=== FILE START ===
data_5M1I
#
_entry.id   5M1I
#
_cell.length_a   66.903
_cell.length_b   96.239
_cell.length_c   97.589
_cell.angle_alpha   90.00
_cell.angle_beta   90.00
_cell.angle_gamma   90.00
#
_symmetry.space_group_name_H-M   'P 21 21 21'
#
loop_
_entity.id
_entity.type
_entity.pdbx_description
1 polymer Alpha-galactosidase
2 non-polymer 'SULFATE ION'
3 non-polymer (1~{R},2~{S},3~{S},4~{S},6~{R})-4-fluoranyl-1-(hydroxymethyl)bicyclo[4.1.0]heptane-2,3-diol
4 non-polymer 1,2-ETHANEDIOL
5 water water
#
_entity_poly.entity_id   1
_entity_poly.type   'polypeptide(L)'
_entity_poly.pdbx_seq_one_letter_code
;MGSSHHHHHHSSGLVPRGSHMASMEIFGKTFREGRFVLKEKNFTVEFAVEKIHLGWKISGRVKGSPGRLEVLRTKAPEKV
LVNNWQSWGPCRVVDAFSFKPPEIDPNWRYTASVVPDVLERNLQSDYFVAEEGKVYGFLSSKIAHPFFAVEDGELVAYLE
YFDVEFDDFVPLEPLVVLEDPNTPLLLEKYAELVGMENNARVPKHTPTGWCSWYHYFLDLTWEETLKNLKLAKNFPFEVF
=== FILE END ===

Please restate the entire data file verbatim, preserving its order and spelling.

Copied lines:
data_5M1I
#
_entry.id   5M1I
#
_cell.length_a   66.903
_cell.length_b   96.239
_cell.length_c   97.589
_cell.angle_alpha   90.00
_cell.angle_beta   90.00
_cell.angle_gamma   90.00
#
_symmetry.space_group_name_H-M   'P 21 21 21'
#
loop_
_entity.id
_entity.type
_entity.pdbx_description
1 polymer Alpha-galactosidase
2 non-polymer 'SULFATE ION'
3 non-polymer (1~{R},2~{S},3~{S},4~{S},6~{R})-4-fluoranyl-1-(hydroxymethyl)bicyclo[4.1.0]heptane-2,3-diol
4 non-polymer 1,2-ETHANEDIOL
5 water water
#
_entity_poly.entity_id   1
_entity_poly.type   'polypeptide(L)'
_entity_poly.pdbx_seq_one_letter_code
;MGSSHHHHHHSSGLVPRGSHMASMEIFGKTFREGRFVLKEKNFTVEFAVEKIHLGWKISGRVKGSPGRLEVLRTKAPEKV
LVNNWQSWGPCRVVDAFSFKPPEIDPNWRYTASVVPDVLERNLQSDYFVAEEGKVYGFLSSKIAHPFFAVEDGELVAYLE
YFDVEFDDFVPLEPLVVLEDPNTPLLLEKYAELVGMENNARVPKHTPTGWCSWYHYFLDLTWEETLKNLKLAKNFPFEVF